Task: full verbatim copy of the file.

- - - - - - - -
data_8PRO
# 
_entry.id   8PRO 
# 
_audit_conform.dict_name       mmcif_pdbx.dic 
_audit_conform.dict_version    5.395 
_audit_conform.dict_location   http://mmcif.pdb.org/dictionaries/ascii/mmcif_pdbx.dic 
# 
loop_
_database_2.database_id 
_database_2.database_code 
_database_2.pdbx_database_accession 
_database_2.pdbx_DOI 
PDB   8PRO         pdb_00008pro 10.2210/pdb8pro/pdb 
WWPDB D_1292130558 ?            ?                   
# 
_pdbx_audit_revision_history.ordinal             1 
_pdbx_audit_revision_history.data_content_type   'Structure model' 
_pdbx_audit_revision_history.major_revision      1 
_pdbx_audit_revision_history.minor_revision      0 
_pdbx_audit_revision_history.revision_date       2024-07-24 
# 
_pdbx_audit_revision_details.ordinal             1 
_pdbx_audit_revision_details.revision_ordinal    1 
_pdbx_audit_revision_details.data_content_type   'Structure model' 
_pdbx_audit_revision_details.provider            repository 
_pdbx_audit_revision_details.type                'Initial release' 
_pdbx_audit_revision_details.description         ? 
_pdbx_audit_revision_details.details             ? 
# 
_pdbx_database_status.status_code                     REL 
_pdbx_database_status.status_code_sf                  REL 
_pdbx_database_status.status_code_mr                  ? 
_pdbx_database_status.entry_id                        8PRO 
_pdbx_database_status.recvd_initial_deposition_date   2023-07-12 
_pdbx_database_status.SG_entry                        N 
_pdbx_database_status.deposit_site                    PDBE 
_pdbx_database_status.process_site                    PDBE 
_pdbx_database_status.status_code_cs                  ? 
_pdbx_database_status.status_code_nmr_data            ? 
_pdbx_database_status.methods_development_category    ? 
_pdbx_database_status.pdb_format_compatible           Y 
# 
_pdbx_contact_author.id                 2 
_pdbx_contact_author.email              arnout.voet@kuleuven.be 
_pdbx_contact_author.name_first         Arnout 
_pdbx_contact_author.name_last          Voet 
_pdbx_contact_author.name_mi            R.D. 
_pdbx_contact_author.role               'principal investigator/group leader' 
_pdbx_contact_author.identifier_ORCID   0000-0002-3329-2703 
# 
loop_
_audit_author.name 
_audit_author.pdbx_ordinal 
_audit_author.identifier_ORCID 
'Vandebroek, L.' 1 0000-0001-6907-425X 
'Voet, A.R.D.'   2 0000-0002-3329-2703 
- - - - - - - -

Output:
data_8PRO
# 
_entry.id   8PRO 
# 
_audit_conform.dict_name       mmcif_pdbx.dic 
_audit_conform.dict_version    5.395 
_audit_conform.dict_location   http://mmcif.pdb.org/dictionaries/ascii/mmcif_pdbx.dic 
# 
loop_
_database_2.database_id 
_database_2.database_code 
_database_2.pdbx_database_accession 
_database_2.pdbx_DOI 
PDB   8PRO         pdb_00008pro 10.2210/pdb8pro/pdb 
WWPDB D_1292130558 ?            ?                   
# 
_pdbx_audit_revision_history.ordinal             1 
_pdbx_audit_revision_history.data_content_type   'Structure model' 
_pdbx_audit_revision_history.major_revision      1 
_pdbx_audit_revision_history.minor_revision      0 
_pdbx_audit_revision_history.revision_date       2024-07-24 
# 
_pdbx_audit_revision_details.ordinal             1 
_pdbx_audit_revision_details.revision_ordinal    1 
_pdbx_audit_revision_details.data_content_type   'Structure model' 
_pdbx_audit_revision_details.provider            repository 
_pdbx_audit_revision_details.type                'Initial release' 
_pdbx_audit_revision_details.description         ? 
_pdbx_audit_revision_details.details             ? 
# 
_pdbx_database_status.status_code                     REL 
_pdbx_database_status.status_code_sf                  REL 
_pdbx_database_status.status_code_mr                  ? 
_pdbx_database_status.entry_id                        8PRO 
_pdbx_database_status.recvd_initial_deposition_date   2023-07-12 
_pdbx_database_status.SG_entry                        N 
_pdbx_database_status.deposit_site                    PDBE 
_pdbx_database_status.process_site                    PDBE 
_pdbx_database_status.status_code_cs                  ? 
_pdbx_database_status.status_code_nmr_data            ? 
_pdbx_database_status.methods_development_category    ? 
_pdbx_database_status.pdb_format_compatible           Y 
# 
_pdbx_contact_author.id                 2 
_pdbx_contact_author.email              arnout.voet@kuleuven.be 
_pdbx_contact_author.name_first         Arnout 
_pdbx_contact_author.name_last          Voet 
_pdbx_contact_author.name_mi            R.D. 
_pdbx_contact_author.role               'principal investigator/group leader' 
_pdbx_contact_author.identifier_ORCID   0000-0002-3329-2703 
# 
loop_
_audit_author.name 
_audit_author.pdbx_ordinal 
_audit_author.identifier_ORCID 
'Vandebroek, L.' 1 0000-0001-6907-425X 
'Voet, A.R.D.'   2 0000-0002-3329-2703 